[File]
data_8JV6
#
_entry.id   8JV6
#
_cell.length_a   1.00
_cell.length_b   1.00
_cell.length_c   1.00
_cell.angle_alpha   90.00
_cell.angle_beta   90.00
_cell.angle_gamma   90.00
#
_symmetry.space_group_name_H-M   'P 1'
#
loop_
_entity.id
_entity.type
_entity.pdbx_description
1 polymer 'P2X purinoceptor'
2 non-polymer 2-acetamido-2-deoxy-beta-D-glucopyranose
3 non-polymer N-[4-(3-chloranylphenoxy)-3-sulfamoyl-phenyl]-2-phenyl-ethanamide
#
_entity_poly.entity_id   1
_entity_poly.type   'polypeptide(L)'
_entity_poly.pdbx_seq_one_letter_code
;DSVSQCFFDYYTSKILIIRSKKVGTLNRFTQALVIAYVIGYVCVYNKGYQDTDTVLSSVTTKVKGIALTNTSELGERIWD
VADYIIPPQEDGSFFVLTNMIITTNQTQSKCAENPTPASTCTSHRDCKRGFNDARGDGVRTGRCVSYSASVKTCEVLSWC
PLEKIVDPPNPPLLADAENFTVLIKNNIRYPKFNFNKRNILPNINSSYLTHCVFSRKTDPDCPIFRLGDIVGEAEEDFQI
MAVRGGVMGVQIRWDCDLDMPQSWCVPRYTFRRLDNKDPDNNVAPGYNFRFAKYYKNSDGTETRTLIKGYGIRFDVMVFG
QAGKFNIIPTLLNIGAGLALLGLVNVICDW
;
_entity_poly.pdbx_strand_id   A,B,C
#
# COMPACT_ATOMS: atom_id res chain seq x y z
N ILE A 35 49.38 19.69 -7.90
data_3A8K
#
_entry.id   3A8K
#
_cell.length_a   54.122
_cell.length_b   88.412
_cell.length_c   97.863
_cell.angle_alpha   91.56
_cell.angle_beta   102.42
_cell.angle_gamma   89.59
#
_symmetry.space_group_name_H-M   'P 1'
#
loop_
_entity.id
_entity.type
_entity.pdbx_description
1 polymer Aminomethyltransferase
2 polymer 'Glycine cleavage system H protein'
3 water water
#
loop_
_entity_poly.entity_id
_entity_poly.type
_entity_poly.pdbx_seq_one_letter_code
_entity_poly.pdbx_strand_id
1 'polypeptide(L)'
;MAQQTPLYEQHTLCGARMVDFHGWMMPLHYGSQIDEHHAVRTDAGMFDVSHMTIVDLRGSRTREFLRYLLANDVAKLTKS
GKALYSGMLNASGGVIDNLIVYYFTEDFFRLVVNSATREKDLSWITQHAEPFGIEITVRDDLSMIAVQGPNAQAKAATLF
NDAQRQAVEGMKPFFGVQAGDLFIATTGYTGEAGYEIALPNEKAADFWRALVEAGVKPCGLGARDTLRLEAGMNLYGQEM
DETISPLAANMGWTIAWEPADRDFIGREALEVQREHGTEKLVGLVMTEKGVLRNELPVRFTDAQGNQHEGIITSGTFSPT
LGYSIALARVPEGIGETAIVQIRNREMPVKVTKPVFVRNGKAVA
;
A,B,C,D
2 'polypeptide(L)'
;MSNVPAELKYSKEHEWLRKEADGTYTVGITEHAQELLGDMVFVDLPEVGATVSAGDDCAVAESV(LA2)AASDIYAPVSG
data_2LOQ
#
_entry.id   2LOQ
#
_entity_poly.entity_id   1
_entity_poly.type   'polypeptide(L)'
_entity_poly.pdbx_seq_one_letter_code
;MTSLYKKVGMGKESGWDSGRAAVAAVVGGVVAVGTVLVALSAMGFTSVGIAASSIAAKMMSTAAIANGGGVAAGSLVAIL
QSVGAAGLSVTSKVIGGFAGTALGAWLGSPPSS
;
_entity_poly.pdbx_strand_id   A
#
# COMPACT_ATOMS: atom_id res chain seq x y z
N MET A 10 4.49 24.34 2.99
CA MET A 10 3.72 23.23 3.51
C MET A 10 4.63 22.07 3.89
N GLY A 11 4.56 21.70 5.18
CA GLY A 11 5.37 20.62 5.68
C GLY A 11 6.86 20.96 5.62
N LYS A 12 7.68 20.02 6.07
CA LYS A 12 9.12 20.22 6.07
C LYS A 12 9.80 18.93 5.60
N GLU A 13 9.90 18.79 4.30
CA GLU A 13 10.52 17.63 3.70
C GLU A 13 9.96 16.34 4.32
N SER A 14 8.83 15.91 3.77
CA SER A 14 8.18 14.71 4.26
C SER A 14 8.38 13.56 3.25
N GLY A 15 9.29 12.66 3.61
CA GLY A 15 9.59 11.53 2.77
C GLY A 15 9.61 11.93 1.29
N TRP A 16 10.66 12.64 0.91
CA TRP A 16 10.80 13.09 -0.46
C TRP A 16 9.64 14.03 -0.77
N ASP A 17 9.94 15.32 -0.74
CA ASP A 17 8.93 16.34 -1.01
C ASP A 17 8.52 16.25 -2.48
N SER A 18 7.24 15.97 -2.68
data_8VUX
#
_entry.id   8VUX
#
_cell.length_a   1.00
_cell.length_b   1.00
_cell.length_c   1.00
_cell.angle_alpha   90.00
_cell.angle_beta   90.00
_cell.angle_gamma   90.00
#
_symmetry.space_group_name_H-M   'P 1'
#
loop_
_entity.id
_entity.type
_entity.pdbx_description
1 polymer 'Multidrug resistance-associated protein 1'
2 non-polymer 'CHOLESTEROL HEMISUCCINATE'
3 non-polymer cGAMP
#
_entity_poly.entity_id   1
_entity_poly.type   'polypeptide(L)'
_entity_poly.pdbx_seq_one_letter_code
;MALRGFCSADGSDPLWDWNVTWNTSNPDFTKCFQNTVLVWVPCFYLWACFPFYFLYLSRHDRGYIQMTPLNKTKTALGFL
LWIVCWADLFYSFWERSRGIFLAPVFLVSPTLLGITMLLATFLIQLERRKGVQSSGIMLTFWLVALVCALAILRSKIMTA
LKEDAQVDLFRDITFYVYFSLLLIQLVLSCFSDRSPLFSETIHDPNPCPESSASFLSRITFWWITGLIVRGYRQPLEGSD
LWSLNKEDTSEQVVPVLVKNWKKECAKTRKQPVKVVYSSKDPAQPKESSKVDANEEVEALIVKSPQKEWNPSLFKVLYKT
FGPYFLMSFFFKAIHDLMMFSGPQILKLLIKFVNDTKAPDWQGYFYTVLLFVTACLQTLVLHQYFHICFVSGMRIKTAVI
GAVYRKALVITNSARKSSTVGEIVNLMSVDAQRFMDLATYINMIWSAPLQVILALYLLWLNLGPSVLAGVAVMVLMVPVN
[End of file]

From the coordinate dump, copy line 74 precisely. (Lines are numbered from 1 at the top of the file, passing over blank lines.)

#